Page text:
Labor and Industries (L&I)Workers compensation legal info

Maximum Medical Improvement (MMI) and Physical or Functional Capacities Evaluation (PCE or FCE) in Workers’ Compensation Claims

Workers' Compensation L&I Claim Maximum Medical Improvement

What happens when a workers’ compensation or L&I claim starts winding down? And what are the terms Maximum Medical Improvement (MMI) and Functional Capacities Evaluation (PCE or FCE) referring to?

 

As I outlined in prior posts, the open and active phase of a workers’ compensation claim is the phase where the claim is open and the injured worker is actively receiving necessary and proper treatment for claim related conditions. The open and active phase of a claim begins to wind down as the injured worker reaches what is often referred to as maximum medical improvement or medical fixity (MMI). MMI does not mean that the injured worker has been returned to the same level of physical health they had prior to the injury or disease. MMI means that the medical providers have given the injured worker all available diagnostic, curative or rehabilitative treatment available and that any further treatment will be palliative only. Once injured workers reaches MMI, it is important to assess their overall level of functioning to determine their permanent post injury or disease abilities.

 

In some cases, the attending provider can provide a reasonably accurate assessment of the injured workers permanent abilities. However, sometimes a provider would like additional data that can be used to assess an injured worker’s abilities, and a physical or functional capacities evaluation (PCE/FCE) can be a tremendously helpful tool for helping to better understand an injured worker’s ability to return to work. It can also help guide recommendations regarding the type or length of treatment that may still be needed.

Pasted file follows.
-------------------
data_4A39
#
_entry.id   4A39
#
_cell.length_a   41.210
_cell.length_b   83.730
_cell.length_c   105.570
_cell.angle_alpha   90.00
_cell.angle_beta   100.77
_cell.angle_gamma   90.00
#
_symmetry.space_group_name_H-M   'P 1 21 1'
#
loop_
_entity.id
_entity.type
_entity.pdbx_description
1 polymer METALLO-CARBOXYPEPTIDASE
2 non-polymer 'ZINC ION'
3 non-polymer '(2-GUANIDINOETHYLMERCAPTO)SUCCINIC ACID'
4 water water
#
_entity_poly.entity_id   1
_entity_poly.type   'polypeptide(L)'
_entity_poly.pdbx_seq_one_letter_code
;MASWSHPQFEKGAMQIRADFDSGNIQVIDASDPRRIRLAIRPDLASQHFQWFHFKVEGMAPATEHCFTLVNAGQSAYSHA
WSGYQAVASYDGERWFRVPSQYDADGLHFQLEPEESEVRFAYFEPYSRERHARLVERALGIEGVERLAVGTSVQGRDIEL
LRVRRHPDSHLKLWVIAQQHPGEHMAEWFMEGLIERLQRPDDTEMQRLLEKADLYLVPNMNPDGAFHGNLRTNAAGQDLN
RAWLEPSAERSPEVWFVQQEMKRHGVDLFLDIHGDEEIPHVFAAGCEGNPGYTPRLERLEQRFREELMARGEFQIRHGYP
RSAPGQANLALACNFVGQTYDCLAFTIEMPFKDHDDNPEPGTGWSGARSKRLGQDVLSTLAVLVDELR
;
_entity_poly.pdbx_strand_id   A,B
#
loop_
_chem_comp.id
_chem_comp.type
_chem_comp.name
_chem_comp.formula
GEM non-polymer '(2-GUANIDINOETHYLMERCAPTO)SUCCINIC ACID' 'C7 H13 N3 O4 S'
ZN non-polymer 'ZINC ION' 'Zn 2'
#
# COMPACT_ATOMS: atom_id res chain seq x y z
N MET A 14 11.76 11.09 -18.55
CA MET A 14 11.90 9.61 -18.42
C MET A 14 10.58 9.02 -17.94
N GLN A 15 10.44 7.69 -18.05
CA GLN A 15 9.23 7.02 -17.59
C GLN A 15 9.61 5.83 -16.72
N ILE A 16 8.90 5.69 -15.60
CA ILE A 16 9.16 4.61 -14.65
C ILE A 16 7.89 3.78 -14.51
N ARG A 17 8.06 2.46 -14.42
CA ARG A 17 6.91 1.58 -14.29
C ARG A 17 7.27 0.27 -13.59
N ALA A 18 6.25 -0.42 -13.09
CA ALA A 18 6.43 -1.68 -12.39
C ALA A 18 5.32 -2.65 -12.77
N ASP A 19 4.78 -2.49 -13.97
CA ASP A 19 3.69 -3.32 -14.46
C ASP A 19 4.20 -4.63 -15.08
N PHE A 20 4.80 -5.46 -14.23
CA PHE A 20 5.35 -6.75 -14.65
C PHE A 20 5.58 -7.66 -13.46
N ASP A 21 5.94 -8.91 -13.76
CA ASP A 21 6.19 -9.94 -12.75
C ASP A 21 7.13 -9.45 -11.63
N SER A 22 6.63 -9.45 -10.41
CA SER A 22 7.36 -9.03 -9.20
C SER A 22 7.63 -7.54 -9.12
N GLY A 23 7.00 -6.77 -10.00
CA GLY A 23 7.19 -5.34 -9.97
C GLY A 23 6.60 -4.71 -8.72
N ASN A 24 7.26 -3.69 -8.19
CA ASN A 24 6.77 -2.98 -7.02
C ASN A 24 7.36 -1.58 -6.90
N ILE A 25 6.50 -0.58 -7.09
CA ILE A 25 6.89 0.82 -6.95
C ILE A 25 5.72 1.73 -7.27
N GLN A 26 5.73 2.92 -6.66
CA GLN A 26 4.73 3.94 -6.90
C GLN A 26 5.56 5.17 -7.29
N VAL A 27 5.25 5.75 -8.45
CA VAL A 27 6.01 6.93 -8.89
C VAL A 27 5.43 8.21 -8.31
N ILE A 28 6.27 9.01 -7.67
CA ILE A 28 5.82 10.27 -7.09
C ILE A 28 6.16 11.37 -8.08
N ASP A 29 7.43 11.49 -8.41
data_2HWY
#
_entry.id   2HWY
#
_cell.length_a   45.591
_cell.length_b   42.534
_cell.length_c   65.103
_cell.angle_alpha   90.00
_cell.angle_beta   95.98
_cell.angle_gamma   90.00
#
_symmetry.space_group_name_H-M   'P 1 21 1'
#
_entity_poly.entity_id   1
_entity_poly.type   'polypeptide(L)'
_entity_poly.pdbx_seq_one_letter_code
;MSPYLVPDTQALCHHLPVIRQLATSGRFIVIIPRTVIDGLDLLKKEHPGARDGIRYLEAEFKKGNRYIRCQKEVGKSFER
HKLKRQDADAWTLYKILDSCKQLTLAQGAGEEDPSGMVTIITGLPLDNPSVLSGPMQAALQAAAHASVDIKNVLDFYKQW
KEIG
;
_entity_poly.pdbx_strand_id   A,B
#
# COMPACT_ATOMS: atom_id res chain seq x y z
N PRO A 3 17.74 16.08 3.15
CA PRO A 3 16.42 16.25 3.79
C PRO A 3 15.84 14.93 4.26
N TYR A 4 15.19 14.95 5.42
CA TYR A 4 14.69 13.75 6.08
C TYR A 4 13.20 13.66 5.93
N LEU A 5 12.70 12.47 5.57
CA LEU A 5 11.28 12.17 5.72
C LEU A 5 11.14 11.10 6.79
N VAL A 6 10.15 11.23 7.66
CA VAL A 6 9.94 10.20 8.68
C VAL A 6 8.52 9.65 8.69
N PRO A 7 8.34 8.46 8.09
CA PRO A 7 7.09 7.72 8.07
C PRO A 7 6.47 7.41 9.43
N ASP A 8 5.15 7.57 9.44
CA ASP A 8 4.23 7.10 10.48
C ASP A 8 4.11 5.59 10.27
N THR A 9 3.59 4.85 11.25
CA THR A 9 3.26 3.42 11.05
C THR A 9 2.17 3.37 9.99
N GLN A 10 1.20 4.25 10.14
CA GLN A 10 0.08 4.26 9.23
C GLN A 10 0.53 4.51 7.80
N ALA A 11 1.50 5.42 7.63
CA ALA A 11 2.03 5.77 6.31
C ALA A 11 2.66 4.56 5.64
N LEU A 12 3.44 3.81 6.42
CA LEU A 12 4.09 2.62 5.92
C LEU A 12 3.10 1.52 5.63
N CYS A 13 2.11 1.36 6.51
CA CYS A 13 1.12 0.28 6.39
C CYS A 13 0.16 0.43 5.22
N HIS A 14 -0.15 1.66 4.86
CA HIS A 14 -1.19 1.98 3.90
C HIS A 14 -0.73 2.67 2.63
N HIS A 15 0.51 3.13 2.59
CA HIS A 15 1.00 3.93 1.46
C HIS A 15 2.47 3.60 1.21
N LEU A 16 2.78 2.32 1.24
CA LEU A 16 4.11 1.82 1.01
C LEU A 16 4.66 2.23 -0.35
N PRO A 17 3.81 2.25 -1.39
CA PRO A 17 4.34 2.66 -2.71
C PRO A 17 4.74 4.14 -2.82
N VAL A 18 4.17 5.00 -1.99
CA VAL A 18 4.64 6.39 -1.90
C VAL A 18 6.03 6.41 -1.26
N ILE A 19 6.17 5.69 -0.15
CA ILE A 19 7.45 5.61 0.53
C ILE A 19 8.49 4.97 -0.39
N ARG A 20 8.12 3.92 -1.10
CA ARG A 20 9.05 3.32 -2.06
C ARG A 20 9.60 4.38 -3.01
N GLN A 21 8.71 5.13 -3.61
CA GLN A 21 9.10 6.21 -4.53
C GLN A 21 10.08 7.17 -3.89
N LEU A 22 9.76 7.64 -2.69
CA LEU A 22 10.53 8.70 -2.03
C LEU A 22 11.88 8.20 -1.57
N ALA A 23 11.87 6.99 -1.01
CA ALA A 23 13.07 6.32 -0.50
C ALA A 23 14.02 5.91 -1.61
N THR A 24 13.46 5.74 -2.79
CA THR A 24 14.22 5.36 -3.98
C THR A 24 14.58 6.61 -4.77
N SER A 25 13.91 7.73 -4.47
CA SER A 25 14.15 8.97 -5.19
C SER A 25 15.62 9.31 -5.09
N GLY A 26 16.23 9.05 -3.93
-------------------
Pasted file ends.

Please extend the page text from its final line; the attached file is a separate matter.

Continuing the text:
The evaluation is performed by a qualified and licenses physical or occupational therapist. The Department of Labor and Industries (L&I) requires the findings of the evaluation to be put into a report containing six elements that include:

(1) Worker information;

(2) A musculoskeletal screening;

(3) Positional, material handling and non-material handling capacity testing;

(4) Cardiorespiratory endurance testing;

(5) Consistency and level of effort testing; and

(6) Musculoskeletal and psychosocial questionnaires.

Additionally, effective July 1, 2016, L&I started requiring PCE or FCE providers to complete a FCE Summary Form, summarizing the evaluation results.

 

L&I has several resources on their website regarding PCE and FCE that are designed for evaluators and vocational counselors. However, these resources can be equally informative for injured workers. For example, L&I has a list of FCE Definitions that can help injured workers better understand the activities they may be asked to perform during an evaluation. L&I also has an informational sheet regarding FCE Evaluator Standards, which also provides useful information that can help injured workers know what to expect from their evaluation. Finally, once a PCE/FCE report has been completed, the attending physician should be given an opportunity to review the complete evaluation report and provide feedback concerning the accuracy of the findings. For this reason, I think it is usually a good idea for the injured worker to meet with their attending provider to review the PCE/FCE report and recommendations.

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